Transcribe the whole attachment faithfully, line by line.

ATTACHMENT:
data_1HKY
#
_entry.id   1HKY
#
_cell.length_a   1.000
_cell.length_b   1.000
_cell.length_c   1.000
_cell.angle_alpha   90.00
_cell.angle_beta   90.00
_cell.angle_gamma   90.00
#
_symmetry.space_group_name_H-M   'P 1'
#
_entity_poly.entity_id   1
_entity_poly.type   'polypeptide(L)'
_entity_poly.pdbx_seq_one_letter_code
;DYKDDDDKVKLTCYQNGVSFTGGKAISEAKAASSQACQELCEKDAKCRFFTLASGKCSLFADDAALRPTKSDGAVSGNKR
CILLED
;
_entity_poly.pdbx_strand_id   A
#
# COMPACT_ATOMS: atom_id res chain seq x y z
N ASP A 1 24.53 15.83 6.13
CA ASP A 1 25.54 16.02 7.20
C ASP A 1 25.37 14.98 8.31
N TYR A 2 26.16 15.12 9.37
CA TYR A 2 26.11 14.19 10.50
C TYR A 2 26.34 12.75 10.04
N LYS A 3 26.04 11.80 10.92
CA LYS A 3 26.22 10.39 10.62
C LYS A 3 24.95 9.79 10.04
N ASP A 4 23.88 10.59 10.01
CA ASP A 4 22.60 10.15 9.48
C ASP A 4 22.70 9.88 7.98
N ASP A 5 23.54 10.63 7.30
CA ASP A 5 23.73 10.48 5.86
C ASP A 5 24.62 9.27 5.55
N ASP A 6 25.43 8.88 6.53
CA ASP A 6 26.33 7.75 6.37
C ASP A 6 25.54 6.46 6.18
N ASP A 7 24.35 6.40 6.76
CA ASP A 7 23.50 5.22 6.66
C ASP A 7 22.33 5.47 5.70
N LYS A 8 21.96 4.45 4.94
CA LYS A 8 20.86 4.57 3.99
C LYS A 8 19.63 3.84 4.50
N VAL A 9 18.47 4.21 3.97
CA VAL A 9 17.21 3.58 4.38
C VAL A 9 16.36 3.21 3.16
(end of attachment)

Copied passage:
data_1HKY
#
_entry.id   1HKY
#
_cell.length_a   1.000
_cell.length_b   1.000
_cell.length_c   1.000
_cell.angle_alpha   90.00
_cell.angle_beta   90.00
_cell.angle_gamma   90.00
#
_symmetry.space_group_name_H-M   'P 1'
#
_entity_poly.entity_id   1
_entity_poly.type   'polypeptide(L)'
_entity_poly.pdbx_seq_one_letter_code
;DYKDDDDKVKLTCYQNGVSFTGGKAISEAKAASSQACQELCEKDAKCRFFTLASGKCSLFADDAALRPTKSDGAVSGNKR
CILLED
;
_entity_poly.pdbx_strand_id   A
#
# COMPACT_ATOMS: atom_id res chain seq x y z
N ASP A 1 24.53 15.83 6.13
CA ASP A 1 25.54 16.02 7.20
C ASP A 1 25.37 14.98 8.31
N TYR A 2 26.16 15.12 9.37
CA TYR A 2 26.11 14.19 10.50
C TYR A 2 26.34 12.75 10.04
N LYS A 3 26.04 11.80 10.92
CA LYS A 3 26.22 10.39 10.62
C LYS A 3 24.95 9.79 10.04
N ASP A 4 23.88 10.59 10.01
CA ASP A 4 22.60 10.15 9.48
C ASP A 4 22.70 9.88 7.98
N ASP A 5 23.54 10.63 7.30
CA ASP A 5 23.73 10.48 5.86
C ASP A 5 24.62 9.27 5.55
N ASP A 6 25.43 8.88 6.53
CA ASP A 6 26.33 7.75 6.37
C ASP A 6 25.54 6.46 6.18
N ASP A 7 24.35 6.40 6.76
CA ASP A 7 23.50 5.22 6.66
C ASP A 7 22.33 5.47 5.70
N LYS A 8 21.96 4.45 4.94
CA LYS A 8 20.86 4.57 3.99
C LYS A 8 19.63 3.84 4.50
N VAL A 9 18.47 4.21 3.97
CA VAL A 9 17.21 3.58 4.38
C VAL A 9 16.36 3.21 3.16